1. Gramps Dave Connell says:

      GM is in the Vehicle/Transportation business and supported by the oil industry.
      Developing Electric Infrastructure would put GM in direct competition with the oil industry, instead of being it’s friend. I say that’s why they stay away from charging infrastructure.
      The Oil industry will supply charging at their stations but will leave it inadequate and slow as long as possible to prove their propaganda that EV Charging is slow and impractical, when the reality is most EVs are charged at home and commercial charging is only for longer distance driving, therefor the potential is more limited than hydrogen pack technology (poor oil companies) :- )

  19. Nelson says:

    The shocker for me is GM willing to partner with Honda for FCEV development but won’t partner with Tesla in expanding, supporting and using their Supercharger Network.

    NPNS! SBF!
    Volt#671

    1. ModernMarvelFan says:

      Maybe because Tesla is a much bigger “prick” than Honda? LOL. (duck for the Tesla fan flame thrower).

      I think most of you keep missing the key concept here.

      Partnership on FC, not FCEV.

      To partner with Tesla is to give in to Tesla which large corporation won’t do in “saving face”.

  20. Craig Capurso says:

    Why would Honda partner up with a crappy company like general motors?

    1. Pushmi-Pullyu says:

      Because GM developed the very, very non-crappy Voltec hybrid drivetrain for gasoline-electric cars. No other auto maker has come within light-years of making a PHEV that performs as well.

      The proper question isn’t what GM can bring to the table. The question is what Honda can offer that could possibly be worth GM giving away the brass ring of PHEV engineering.

  21. JimGord says:

    Why hydrogen for transportation is dead on arrival

  22. HVACman says:

    As much as I bash FCV’s and the whole idea of hydrogen-based energy economy, I don’t fault the auto manufacturers who actually makeEV’s for hedging their bets. Regardless of what the open market and even common sense appears to say, some of their top markets are “regulated” markets – regulated by CARB. And CARB LOVES HYDROGEN. They give 7x more emission credits per FCV than per EV.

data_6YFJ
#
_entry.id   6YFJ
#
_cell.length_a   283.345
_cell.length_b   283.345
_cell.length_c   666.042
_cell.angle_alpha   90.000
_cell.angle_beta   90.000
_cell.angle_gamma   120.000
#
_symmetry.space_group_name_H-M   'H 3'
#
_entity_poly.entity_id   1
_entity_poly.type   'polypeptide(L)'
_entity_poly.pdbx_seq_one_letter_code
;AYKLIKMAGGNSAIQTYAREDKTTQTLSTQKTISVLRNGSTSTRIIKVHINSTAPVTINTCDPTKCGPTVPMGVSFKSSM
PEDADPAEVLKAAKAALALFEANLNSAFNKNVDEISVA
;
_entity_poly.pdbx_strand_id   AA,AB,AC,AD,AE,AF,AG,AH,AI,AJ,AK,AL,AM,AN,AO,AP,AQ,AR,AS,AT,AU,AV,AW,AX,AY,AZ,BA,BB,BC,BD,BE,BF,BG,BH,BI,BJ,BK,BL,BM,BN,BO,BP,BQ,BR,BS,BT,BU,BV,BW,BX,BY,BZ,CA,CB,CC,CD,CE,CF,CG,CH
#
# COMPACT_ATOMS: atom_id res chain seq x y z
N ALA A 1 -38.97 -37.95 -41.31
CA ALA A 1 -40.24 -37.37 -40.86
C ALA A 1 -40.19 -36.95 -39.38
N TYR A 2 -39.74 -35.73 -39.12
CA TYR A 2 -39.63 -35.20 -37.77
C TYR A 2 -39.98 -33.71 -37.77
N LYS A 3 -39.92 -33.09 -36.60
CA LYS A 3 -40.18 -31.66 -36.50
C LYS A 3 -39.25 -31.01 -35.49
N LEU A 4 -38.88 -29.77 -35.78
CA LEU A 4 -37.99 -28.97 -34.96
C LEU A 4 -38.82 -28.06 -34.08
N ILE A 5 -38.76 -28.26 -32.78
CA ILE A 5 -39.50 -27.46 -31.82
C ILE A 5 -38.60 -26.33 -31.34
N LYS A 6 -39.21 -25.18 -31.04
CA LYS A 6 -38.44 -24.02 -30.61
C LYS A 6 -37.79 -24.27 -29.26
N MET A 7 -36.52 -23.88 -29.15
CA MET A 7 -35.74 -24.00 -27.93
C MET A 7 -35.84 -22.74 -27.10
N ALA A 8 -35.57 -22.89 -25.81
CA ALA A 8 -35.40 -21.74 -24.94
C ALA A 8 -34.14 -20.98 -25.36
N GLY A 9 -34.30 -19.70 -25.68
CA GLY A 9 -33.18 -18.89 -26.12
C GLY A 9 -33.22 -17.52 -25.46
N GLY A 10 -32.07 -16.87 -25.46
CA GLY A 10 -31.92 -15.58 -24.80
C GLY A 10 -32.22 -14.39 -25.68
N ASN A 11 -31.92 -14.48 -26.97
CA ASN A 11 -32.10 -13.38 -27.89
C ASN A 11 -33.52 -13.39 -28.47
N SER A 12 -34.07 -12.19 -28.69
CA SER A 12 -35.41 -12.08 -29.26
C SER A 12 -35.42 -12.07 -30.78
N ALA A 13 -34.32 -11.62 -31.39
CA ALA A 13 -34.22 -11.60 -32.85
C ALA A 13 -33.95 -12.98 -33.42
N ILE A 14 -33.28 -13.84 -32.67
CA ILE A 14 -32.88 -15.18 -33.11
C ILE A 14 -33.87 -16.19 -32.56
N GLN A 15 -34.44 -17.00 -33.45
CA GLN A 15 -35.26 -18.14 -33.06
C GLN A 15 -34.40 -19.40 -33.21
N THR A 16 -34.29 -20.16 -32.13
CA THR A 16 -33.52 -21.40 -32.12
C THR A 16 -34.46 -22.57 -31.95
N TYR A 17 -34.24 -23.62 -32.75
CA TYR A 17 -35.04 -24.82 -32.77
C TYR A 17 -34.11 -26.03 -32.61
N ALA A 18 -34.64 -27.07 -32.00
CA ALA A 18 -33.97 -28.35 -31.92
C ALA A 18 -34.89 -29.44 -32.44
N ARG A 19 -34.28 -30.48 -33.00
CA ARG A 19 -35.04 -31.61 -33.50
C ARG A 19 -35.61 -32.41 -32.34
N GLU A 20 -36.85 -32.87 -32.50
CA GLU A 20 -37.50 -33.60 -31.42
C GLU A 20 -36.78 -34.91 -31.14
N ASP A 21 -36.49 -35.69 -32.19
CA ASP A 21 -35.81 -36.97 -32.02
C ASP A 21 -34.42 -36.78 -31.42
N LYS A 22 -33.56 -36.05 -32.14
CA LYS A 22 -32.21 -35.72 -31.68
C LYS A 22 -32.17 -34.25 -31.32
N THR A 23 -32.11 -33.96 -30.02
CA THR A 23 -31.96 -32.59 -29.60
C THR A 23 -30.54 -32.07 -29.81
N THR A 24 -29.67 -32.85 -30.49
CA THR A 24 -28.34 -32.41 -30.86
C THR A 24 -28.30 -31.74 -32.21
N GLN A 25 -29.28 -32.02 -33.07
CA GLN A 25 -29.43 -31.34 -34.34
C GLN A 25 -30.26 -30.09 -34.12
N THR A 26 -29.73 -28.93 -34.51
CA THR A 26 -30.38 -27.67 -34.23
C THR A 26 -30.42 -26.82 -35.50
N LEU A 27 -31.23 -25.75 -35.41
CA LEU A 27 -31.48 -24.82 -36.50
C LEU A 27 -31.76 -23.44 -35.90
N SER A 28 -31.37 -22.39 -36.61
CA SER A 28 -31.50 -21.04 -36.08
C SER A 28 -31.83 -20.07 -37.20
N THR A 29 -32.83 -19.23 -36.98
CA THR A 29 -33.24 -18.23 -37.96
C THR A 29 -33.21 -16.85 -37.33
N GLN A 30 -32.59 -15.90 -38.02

Toyota, though, is another story. It appears they are all-in for FCV’s and don’t even have a serious “hedged” bet covering the potential EV market. That is a dangerous move. FCV’s are a long-shot at best. Eventually CARB will wise up on their own or EV-owning taxpayers will force them to.

  23. Mister G says:

    Insurance rates will be very high for H2 bombs, I meant cars LOL

  24. jmac says:

    hydrogen car = more expensive
    hydrogen fuel = more expensive
    hydrogen infrastructure = more expensive

    Now, just why was it we needed hydrogen cars in the first place? I forget……

    Well, we need them very much and hurry please, it’s an emergency, according to the oil companies. We need fuel cell cars because of OPEC, Western Oil multinationals, Natural Gas conglomerates like ENRON, and companies that make hydrogen from natural gas like Linde, Air Liquide and Shell Hydrogen.

    My apologies. It’s sometimes easy to forget who is behind all this and who stands to benefit the most from the hydrogen economy, and it isn’t Joe Six-pack.

  25. Phr3d says:

    WAG
    What GM gets from FC partnership will rapidly pay off if Japan goes ‘all in’ on FCEV.

    Honda gets voltec to instantly offer a viable Civic HEV.

    Humbly deduce that GM is getting shorted here, but no one knows what Honda is paying for the mass-patent usage..

    end WAG